SnykWeek New York: In the cloud

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October 10, 2022

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Parties with Patch continued through September as we hosted SnykWeek: New York at the Public hotel on the Lower East Side. Our New York event kept up the theme of discussing all things developer security, this time with a focus on cloud security practices.

View from the 17th floor

Simon Maple on the future of security

The day began with Snyk Field CTO, Simon Maple, discussing the future of security. He pointed out that the world has never innovated as quickly as it does today, with companies across industries — from finance, to retail, to entertainment — adopting digital transformation and becoming “technology companies.” But security tools and practices aren’t keeping up with this accelerated innovation. What does this mean for the immediate future? Simon explained that security will become decentralized, moving fully into the software development process with developer-friendly tools and the expansion of DevSecOps practices. He also emphasized the importance of cloud adoption for security — as cloud takes over more of the elements we previously saw in a data center environment, security practices will be more tightly integrated within applications, containers, and open source libraries.

Josh Stella talks cloud security

And on the subject of cloud security: Josh Stella, Snyk VP and Chief Architect, took the stage to talk about the Snyk State of Cloud Security Report (and the survey that went into it). He pointed out that 80% of respondents reported a serious cloud security event in the last year. Only one in ten teams are addressing cloud misconfiguration problems within an hour of detection — while malicious actors can work within much less time. Therefore time and automation are critical to cloud security.

While Josh pointed out that that “the cloud is, by far, potentially the safest computing environment that humans have created” — he emphasized potentially. You have to know how to use the cloud to take advantage of its benefits. There’s still room for teams to grow in terms of defining who’s responsible for cloud security. The survey showed that engineers believe their own teams are primarily responsible for cloud security, but only 19% of chief information security officers (CISOs) think engineering teams are handling that responsibility.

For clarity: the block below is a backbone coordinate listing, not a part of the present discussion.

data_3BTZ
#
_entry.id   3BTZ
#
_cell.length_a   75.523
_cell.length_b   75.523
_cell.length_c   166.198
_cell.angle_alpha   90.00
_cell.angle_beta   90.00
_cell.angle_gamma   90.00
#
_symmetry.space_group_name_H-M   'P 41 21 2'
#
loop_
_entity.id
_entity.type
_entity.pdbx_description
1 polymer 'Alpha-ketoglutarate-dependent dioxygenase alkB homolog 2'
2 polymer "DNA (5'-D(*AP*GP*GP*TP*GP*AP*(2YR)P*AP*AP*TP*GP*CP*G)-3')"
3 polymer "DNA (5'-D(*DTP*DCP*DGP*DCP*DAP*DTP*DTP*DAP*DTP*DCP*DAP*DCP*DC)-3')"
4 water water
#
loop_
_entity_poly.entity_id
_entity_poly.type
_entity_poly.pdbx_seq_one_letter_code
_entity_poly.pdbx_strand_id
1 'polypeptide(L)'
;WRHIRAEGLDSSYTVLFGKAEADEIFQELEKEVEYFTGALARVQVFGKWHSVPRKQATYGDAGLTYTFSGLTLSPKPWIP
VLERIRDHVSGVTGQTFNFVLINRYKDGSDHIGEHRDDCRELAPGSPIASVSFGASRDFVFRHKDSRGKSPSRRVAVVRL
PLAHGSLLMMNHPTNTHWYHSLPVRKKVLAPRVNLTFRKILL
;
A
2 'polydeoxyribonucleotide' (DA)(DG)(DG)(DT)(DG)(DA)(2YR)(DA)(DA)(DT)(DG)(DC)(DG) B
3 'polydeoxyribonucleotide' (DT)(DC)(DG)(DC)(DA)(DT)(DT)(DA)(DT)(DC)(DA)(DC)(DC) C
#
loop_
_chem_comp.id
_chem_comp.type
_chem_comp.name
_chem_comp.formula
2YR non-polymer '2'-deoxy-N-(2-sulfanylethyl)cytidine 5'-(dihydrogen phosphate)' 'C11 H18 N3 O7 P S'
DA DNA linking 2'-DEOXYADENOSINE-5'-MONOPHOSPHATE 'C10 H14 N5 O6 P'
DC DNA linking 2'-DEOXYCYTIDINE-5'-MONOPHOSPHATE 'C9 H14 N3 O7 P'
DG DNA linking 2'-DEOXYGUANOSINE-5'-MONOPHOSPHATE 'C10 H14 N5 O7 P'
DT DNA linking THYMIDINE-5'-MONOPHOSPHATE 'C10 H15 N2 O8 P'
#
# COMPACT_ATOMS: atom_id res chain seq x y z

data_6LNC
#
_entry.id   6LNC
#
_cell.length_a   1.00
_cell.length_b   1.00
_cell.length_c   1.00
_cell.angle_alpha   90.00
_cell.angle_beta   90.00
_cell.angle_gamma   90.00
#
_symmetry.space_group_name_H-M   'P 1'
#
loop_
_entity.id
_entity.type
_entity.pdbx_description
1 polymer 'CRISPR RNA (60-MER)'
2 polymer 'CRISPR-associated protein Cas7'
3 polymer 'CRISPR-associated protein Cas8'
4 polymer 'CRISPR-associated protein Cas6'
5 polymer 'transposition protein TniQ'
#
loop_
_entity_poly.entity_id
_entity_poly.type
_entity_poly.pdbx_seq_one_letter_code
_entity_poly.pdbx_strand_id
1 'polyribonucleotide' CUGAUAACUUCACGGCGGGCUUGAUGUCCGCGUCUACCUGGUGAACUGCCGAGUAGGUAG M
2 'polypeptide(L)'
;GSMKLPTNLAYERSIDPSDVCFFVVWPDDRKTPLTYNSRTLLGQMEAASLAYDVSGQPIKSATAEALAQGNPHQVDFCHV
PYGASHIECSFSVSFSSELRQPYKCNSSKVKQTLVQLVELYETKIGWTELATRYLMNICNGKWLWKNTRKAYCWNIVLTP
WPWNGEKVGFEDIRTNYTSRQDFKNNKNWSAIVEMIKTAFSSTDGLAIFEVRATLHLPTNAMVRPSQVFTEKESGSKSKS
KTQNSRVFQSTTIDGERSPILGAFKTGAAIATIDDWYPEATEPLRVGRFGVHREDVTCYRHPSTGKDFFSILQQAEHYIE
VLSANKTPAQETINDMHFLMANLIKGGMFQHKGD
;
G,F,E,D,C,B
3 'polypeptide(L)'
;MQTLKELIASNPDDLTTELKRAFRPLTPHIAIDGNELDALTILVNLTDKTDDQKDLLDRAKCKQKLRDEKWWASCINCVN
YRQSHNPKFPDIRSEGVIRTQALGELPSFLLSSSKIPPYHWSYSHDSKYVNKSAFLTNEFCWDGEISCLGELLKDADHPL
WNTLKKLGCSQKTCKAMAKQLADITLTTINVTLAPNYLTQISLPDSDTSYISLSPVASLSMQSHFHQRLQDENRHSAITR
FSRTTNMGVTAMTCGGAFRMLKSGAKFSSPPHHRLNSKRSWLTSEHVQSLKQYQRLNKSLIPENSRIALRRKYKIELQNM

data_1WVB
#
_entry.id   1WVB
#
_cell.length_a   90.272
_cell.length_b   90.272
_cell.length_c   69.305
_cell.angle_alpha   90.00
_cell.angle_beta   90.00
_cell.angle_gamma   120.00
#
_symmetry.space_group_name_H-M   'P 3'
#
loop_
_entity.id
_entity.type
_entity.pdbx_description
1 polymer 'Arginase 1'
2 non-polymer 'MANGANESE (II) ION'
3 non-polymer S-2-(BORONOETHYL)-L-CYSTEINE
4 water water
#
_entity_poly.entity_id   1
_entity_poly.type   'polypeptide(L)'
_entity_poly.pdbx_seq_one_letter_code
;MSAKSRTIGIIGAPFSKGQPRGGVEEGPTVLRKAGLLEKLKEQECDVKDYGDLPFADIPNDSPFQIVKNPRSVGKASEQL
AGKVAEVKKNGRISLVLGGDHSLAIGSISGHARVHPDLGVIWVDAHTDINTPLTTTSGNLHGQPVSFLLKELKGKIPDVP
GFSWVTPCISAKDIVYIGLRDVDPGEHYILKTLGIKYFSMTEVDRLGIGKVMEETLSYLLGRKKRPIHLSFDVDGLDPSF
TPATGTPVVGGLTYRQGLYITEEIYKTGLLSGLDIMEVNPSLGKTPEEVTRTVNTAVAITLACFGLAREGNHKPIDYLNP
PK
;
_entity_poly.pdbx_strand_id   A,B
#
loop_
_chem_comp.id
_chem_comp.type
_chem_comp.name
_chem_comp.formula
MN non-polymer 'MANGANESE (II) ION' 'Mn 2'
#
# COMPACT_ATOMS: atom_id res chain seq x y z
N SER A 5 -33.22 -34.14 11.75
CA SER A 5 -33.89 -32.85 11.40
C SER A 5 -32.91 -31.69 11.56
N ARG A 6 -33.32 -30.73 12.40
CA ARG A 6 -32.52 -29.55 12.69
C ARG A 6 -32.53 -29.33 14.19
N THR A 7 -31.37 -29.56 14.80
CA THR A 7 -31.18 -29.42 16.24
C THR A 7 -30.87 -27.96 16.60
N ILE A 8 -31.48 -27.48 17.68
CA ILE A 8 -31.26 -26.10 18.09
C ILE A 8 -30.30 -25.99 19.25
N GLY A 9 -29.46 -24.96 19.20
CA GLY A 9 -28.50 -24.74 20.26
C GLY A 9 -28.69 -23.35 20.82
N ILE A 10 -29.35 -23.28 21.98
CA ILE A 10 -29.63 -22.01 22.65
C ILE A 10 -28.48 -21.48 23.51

Josh also mentioned the major benefit of infrastructure as code (IaC) security. The survey showed an impressive 70% median reduction in cloud misconfiguration among teams using IaC security. Similar improvements in productivity and deployment speed were also reported.

Josh Stella talking through the complexities of cloud security.

You can read more about the data and principles Josh discussed in Snyk’s full report on the State of Cloud Security in 2022.

Snyk’s product roadmap, presented by Ravi Maria

Ravi Maria, our VP of Product and Partner Marketing, presented goals and features from Snyk’s upcoming product roadmap. Some highlights include:

  • new features in Snyk Code (including PR checks, now in Beta)

  • improved vulnerability insights for Snyk Open Source

  • support for Quay, Harbor, GitHub, GitLab, and more registries with Snyk Container

We’re also introducing a more personalized path for developers using Snyk Learn — a curriculum to be developed and followed on developers' terms. As Ravi said, “the best way to get developers to learn about security is to help them solve a problem they’re having, while they’re having it.”

Randall and Micah host “Hack with Patch”

SnykWeek’s developer sessions were hosted by Randall Degges, Sr. Director of Developer Relations and Community, and Micah Silverman, Director of Developer Relations. Randall started the afternoon by talking about how he became interested in security. He pointed out that working in security teaches him something new every day.

"People often speak about security in absolute terms, but that’s the wrong way to think about it. As developers, part of our responsibility is to understand that security events give us a chance to learn. And it’s fun to find security vulnerabilities and fix them. It feels empowering — and it’s fun to be the good guy and get recognition for your security expertise."


Randall Degges

Senior Director, Developer Relations & Community, Snyk

With this perspective around the process of finding and fixing vulnerabilities, our interactive developer challenge, “Hack with Patch,” got underway. Micah led the group through a live vulnerability-fixing session. It was great to see everyone in the room heads-down, discovering and eliminating vulnerabilities.

Randall helping out during “Hack with Patch”.

Cocktails in the cloud

We wrapped up the day with a social gathering on the 17th floor terrace at the Public hotel. This gave developers, CISOs, executives, and all other security-curious folks a chance to relax and talk shop. It was the perfect way to end an exciting, information-packed day.

Developer chat on the terrace.

We couldn’t have been more excited to host our first SnykWeek event in New York, and we’re grateful to everyone who attended. We’ll be hosting more SnykWeek events around the world, and we’d love to see you there. Coming up this week, SnykWeek San Francisco!

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Snyk is a developer security platform. Integrating directly into development tools, workflows, and automation pipelines, Snyk makes it easy for teams to find, prioritize, and fix security vulnerabilities in code, dependencies, containers, and infrastructure as code. Supported by industry-leading application and security intelligence, Snyk puts security expertise in any developer’s toolkit.

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